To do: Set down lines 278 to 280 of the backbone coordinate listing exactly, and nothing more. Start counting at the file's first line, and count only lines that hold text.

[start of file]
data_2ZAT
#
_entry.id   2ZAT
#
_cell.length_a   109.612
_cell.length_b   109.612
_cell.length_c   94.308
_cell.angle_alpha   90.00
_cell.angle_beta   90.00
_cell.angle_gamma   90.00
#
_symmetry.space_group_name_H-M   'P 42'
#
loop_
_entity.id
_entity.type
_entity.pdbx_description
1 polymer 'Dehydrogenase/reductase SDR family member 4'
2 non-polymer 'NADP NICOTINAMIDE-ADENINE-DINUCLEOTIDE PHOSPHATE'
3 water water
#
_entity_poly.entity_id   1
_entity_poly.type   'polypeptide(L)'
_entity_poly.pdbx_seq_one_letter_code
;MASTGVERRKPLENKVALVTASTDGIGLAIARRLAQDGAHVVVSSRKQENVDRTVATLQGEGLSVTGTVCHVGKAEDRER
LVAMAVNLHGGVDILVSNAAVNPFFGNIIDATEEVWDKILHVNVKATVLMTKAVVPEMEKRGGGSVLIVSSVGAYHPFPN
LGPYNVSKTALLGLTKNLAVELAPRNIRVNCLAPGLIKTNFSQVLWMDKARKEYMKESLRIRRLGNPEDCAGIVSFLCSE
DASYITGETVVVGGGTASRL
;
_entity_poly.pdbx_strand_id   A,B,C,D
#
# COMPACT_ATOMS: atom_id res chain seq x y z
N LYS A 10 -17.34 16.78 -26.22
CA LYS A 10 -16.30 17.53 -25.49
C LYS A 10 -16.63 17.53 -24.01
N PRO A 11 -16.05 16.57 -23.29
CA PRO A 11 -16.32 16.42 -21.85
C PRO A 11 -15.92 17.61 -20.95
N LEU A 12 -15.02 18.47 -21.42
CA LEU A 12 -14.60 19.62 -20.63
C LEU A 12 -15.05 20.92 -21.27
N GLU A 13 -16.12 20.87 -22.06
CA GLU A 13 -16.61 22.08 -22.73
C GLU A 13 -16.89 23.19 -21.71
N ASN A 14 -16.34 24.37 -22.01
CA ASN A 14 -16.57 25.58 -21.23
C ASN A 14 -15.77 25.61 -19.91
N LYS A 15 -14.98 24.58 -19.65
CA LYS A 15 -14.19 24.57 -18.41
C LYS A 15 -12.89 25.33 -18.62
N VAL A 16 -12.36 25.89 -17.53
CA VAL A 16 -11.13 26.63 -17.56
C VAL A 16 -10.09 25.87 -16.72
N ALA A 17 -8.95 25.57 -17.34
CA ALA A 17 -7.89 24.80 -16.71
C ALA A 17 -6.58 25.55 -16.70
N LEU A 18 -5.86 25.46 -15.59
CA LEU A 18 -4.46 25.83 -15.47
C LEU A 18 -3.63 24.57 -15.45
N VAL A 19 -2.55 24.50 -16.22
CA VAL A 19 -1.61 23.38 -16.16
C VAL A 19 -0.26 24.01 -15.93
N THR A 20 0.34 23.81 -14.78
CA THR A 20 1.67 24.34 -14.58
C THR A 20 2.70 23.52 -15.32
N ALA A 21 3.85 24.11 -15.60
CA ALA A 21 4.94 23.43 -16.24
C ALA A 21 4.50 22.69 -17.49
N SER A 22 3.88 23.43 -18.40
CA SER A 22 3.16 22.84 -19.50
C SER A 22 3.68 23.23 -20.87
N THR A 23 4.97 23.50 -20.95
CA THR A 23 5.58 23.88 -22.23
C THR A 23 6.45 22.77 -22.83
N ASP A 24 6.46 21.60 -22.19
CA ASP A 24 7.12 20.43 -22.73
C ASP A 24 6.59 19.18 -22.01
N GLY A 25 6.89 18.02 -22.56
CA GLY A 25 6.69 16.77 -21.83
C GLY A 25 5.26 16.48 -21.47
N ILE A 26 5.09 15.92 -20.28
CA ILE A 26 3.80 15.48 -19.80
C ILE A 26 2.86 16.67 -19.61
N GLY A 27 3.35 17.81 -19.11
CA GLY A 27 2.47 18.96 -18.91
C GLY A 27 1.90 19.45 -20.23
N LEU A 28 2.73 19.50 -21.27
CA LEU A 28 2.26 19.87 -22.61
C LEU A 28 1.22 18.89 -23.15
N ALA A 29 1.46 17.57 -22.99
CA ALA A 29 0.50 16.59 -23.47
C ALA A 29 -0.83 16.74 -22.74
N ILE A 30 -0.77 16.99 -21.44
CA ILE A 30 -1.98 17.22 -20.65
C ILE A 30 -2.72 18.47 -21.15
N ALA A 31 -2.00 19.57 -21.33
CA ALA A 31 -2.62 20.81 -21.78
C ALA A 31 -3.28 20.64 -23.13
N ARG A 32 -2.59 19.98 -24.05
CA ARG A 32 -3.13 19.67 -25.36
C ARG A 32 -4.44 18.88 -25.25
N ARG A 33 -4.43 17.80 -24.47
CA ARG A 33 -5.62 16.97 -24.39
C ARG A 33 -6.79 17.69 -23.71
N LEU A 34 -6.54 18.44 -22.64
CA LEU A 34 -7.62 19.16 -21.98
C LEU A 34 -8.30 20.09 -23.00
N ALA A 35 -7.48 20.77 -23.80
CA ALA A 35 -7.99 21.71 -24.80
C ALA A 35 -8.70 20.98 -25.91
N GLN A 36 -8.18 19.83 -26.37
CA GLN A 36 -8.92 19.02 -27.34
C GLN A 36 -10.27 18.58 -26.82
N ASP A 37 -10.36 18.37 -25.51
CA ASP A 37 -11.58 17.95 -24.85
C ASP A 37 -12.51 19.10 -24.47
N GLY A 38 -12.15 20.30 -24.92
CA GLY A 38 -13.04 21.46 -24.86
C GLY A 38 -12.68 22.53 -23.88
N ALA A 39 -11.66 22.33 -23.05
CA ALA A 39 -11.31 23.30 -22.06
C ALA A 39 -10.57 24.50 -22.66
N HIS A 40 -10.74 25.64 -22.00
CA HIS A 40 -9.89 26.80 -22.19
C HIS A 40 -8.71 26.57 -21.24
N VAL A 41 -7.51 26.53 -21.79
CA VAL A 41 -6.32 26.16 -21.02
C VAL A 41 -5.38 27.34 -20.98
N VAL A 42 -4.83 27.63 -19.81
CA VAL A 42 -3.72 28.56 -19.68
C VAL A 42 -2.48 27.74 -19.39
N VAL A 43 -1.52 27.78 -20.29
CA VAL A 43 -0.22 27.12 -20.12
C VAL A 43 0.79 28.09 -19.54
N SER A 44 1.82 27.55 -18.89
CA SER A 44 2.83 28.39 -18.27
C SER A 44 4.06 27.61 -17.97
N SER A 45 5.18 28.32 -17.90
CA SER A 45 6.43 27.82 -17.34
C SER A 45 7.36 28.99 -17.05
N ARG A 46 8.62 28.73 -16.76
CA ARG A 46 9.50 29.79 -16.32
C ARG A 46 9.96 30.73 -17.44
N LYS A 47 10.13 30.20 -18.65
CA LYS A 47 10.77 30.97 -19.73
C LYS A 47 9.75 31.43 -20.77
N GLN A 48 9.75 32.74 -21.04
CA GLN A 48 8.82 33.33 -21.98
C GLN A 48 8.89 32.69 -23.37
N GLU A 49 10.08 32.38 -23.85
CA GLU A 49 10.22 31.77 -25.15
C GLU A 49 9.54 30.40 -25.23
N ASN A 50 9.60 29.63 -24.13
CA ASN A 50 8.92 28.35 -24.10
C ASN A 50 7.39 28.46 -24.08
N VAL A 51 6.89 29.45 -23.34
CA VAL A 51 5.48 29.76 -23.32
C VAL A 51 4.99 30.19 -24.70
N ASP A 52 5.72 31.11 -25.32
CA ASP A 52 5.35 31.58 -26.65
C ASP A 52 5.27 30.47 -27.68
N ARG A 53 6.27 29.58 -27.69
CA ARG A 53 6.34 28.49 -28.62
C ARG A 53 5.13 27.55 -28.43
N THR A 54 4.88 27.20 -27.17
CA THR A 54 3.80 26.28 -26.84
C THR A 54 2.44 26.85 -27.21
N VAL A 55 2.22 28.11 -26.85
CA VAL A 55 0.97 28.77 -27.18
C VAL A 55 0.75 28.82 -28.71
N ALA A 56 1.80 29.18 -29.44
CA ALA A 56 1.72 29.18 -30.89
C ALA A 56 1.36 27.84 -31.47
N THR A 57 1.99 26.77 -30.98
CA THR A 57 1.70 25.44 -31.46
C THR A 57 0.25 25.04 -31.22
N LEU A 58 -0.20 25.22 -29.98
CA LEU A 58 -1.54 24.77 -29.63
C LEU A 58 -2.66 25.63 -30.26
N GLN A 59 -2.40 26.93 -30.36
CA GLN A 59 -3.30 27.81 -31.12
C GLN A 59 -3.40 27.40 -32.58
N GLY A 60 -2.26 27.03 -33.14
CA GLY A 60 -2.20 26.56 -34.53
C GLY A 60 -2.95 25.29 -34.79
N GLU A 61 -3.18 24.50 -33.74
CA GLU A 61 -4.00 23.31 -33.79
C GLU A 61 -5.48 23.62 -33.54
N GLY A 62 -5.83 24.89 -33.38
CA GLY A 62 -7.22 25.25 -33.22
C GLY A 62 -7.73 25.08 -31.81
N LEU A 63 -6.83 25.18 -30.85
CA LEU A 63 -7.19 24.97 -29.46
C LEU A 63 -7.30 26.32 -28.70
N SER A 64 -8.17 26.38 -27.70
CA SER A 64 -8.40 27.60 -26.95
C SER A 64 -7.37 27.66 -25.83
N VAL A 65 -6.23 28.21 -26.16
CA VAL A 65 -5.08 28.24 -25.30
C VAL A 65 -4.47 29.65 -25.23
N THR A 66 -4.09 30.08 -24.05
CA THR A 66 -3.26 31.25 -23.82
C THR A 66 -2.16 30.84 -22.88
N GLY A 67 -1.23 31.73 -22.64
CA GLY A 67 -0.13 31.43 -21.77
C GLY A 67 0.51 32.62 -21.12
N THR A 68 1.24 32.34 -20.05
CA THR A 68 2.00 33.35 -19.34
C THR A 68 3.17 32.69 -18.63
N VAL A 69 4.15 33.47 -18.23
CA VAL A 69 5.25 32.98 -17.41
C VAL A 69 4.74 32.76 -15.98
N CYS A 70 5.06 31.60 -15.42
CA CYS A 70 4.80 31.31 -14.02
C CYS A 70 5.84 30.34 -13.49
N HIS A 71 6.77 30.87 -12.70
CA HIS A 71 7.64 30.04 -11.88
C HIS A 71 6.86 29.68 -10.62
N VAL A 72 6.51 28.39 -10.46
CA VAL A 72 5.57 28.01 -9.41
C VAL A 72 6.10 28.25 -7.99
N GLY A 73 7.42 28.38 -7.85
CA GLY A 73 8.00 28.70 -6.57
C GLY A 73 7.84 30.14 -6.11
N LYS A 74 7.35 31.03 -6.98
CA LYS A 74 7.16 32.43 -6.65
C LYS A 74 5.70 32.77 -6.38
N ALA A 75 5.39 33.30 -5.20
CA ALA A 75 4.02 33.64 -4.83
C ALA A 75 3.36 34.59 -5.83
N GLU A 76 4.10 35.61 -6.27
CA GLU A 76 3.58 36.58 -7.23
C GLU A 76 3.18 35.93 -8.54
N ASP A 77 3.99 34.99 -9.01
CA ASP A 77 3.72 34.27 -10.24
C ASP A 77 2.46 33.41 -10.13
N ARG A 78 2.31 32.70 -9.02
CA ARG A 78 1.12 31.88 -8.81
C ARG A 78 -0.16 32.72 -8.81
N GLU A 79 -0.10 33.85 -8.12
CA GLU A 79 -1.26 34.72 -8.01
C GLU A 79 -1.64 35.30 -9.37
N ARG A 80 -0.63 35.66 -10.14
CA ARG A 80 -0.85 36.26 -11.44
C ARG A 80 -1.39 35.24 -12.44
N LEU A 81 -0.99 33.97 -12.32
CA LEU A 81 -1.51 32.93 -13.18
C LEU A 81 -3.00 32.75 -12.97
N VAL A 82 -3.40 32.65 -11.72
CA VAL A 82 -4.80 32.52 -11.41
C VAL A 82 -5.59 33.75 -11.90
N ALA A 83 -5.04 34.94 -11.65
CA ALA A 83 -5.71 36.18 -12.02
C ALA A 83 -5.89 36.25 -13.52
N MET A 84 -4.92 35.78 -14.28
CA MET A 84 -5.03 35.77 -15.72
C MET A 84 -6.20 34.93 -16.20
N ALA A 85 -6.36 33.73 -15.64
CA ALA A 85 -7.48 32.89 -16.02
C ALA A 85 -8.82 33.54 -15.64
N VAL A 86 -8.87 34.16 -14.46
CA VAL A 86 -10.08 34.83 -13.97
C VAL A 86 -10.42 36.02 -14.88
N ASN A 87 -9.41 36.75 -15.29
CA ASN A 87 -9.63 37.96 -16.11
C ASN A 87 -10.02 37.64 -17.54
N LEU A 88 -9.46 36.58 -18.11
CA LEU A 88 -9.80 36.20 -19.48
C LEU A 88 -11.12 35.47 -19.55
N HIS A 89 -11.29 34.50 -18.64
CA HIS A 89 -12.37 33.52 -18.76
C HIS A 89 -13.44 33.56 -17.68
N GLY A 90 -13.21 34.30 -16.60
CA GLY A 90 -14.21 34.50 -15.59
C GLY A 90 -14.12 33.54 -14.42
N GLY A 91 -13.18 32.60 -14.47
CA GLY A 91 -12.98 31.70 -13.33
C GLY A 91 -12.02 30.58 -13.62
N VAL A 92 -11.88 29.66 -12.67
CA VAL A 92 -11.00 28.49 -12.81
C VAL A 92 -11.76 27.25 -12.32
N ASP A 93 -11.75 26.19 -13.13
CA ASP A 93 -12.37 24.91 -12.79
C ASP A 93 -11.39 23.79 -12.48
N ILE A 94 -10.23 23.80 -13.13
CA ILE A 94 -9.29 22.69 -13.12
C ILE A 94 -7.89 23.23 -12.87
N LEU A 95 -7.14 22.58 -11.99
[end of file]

C GLY A 91 -12.02 30.58 -13.62
N VAL A 92 -11.88 29.66 -12.67
CA VAL A 92 -11.00 28.49 -12.81